The Vedomosti newspaper quotes the opinion of some specialists in media law: if the “Vesti” broadcast is determined to be campaign advertising, it should be paid for from the candidate’s campaign fund. Alternatively, if this is free campaign airtime, the timeslot should have been determined by the results of a draw – in which Putin didn’t participate. Otherwise, this could be described as abuse of office. And if the Second Channel was just keeping voters informed about the campaign measures of candidate Putin, it would have to offer the same amount of airtime to other candidates – and perhaps pay a hefty fine as well.
Meanwhile, Kommersant-Vlast magazine approached some politicians, political analysts, business leaders, and public figures, requesting them to comment on the president’s refusal to take part in televised debates with his rivals. Predictably, opinions varied.
Some respondents – like Igor Kogan, chief executive of OrgresBank, said the president had acted “nobly, at the very least” in refusing to fight his obviously weaker opponents.
Others – like Oleg Sysuev, first deputy chairman of the board at Alfa-Bank – said the president’s refusal “turns the election into a farce,” since “listening to Malyshkin discuss issues with comrade Kharitonov is only interesting from the psychiatric standpoint.”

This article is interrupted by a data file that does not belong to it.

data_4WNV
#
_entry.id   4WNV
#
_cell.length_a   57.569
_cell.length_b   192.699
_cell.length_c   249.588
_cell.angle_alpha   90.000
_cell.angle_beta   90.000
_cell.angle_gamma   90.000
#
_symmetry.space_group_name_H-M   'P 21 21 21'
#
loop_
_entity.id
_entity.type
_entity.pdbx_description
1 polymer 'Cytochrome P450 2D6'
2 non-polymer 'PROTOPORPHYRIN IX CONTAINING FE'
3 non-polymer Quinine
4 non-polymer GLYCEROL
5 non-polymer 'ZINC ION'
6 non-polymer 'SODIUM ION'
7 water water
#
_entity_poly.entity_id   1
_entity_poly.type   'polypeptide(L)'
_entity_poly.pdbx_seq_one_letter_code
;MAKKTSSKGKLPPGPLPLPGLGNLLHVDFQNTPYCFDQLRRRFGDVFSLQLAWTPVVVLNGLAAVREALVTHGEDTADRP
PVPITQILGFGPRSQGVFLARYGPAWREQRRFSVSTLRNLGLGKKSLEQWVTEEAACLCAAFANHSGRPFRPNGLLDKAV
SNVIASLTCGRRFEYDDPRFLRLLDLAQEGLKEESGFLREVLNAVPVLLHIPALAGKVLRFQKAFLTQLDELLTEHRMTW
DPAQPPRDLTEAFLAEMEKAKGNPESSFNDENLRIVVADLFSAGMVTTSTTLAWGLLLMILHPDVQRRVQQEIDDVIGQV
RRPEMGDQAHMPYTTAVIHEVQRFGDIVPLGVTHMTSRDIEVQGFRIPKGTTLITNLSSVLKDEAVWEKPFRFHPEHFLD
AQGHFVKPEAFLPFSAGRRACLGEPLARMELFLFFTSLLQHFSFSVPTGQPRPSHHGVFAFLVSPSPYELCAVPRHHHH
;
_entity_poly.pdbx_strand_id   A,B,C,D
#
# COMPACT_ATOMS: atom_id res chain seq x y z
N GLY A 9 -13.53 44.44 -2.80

Duma member Vladimir Ryzhkov also criticized the president’s decision: “In a democracy, the refusal to take part in televised debates would in itself be enough to ensure that a candidate lost the election.” Ryzhkov emphasized that for a democracy, debates are “a key element in political hygiene, like brushing your teeth in the morning.”
Ryzhkov’s view is challenged by Japanese political analyst Shigeki Khakamada: “In the West, a president is obliged to take part in televised debates; a refusal wouldn’t be understood. But it Russia it doesn’t matter, and Putin’s popularity rating will not decline for this reason.”
The Japanese analyst’s view is shared by Russian Chief Rabbi (according to the Congress of Jewish Communities) Berl Lazar, who said he entirely understands Putin’s reluctance to take part in debates. “For candidates, debates are a way of telling the public about themselves and their views of the future,” Berl Lazar explained. “But for Putin, there’s no point in doing this. His views are already well-known. Moreover, Putin understands that he doesn’t have any real challengers.”
Viktor Pokhmelkin, former co-leader of the Liberal Russia party and now a Duma member, spoke even more directly: “Putin has no reason to debate anyone, and nothing to debate. The incumbent always loses out in debates, since weaknesses are revealed and he is forced to go on the defensive.”
Pokhmelkin asks this reasonable question: what use could the president have for debates, “when he’s already on television all the time, and the coverage is so very favorable?”
As for the offended candidates, according to Gazeta agreements have already been reached with them – they will get an extra half-hour of free live airtime.